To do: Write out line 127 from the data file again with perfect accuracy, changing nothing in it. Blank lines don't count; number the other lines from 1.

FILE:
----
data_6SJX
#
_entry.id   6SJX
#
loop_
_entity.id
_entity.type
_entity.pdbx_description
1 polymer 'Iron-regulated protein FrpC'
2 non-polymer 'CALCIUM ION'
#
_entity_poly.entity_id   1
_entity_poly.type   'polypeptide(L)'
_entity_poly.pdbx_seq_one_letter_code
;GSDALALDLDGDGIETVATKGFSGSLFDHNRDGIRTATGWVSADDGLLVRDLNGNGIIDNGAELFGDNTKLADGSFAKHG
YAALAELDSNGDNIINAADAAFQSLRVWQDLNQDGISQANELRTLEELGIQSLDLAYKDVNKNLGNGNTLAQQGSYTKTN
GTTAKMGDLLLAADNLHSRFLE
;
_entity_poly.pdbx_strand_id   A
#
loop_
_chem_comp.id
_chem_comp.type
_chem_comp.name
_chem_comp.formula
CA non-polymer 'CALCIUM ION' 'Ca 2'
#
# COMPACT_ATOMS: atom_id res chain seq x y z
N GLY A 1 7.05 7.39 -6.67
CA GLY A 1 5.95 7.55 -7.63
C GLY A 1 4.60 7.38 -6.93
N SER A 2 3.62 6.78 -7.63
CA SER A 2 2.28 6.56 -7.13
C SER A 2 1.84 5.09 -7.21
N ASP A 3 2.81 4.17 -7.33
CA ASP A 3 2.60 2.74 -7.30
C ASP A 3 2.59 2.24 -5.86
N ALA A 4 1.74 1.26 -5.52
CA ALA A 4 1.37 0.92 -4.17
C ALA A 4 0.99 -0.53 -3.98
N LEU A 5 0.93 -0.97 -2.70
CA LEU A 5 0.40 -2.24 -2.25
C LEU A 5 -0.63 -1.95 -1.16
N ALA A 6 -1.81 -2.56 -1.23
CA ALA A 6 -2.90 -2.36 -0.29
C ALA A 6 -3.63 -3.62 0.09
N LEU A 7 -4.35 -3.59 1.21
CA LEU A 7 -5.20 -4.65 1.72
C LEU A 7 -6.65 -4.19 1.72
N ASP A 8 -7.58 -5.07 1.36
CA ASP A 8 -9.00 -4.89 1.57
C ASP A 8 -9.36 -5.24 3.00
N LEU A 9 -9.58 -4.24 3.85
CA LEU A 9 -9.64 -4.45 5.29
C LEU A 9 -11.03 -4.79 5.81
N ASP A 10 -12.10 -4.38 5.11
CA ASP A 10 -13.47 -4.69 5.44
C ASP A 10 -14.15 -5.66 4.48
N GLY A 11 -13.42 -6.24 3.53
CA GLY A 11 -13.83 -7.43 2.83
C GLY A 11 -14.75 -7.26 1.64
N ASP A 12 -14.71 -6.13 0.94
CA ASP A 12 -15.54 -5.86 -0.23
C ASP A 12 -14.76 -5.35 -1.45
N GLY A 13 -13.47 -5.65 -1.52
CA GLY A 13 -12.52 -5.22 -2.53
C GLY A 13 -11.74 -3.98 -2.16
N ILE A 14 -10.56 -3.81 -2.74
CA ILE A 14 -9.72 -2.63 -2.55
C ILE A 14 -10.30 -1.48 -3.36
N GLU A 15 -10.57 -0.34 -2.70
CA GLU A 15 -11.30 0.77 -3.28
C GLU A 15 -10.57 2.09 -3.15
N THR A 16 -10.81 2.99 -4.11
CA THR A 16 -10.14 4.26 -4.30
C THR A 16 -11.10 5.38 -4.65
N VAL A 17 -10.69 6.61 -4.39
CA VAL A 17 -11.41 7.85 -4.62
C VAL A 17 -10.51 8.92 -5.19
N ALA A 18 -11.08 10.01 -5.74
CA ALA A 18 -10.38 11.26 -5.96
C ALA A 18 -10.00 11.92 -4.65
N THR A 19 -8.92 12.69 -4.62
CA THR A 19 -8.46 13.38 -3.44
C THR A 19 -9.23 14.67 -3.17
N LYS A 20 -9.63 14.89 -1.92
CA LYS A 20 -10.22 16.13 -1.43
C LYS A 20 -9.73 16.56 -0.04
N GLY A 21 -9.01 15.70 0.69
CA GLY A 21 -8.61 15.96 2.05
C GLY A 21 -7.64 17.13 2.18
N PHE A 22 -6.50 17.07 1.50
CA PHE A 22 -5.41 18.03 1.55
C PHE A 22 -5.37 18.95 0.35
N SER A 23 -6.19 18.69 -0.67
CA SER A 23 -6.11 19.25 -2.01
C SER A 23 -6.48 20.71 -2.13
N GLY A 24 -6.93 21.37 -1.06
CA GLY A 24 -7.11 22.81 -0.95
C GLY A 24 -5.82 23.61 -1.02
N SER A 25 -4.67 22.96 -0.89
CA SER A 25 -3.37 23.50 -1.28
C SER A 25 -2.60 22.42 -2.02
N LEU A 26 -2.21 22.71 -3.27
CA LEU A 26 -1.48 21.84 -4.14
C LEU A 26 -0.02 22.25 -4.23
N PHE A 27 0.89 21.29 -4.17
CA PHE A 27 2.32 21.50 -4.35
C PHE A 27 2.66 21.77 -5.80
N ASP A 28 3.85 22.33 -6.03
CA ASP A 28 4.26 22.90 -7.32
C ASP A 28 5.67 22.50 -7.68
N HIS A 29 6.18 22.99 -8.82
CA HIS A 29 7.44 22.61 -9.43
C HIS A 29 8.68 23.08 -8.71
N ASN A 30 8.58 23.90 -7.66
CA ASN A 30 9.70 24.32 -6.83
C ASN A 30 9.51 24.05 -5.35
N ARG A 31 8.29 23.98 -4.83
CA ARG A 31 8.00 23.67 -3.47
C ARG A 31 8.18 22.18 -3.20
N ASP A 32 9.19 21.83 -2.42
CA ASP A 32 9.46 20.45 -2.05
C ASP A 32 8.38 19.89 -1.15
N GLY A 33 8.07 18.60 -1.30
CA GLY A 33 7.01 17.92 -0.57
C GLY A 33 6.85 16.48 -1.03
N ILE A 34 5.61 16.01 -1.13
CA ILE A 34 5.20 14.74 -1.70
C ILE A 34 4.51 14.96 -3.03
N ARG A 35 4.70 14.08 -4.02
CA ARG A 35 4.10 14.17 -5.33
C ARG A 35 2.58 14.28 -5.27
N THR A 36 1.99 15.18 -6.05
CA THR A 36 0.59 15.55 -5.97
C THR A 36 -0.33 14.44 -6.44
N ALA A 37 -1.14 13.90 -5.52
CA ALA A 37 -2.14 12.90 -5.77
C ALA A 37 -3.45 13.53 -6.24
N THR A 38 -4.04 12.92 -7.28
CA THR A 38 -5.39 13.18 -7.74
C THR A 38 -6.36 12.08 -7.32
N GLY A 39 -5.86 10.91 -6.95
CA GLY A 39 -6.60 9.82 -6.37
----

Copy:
C GLY A 33 6.85 16.48 -1.03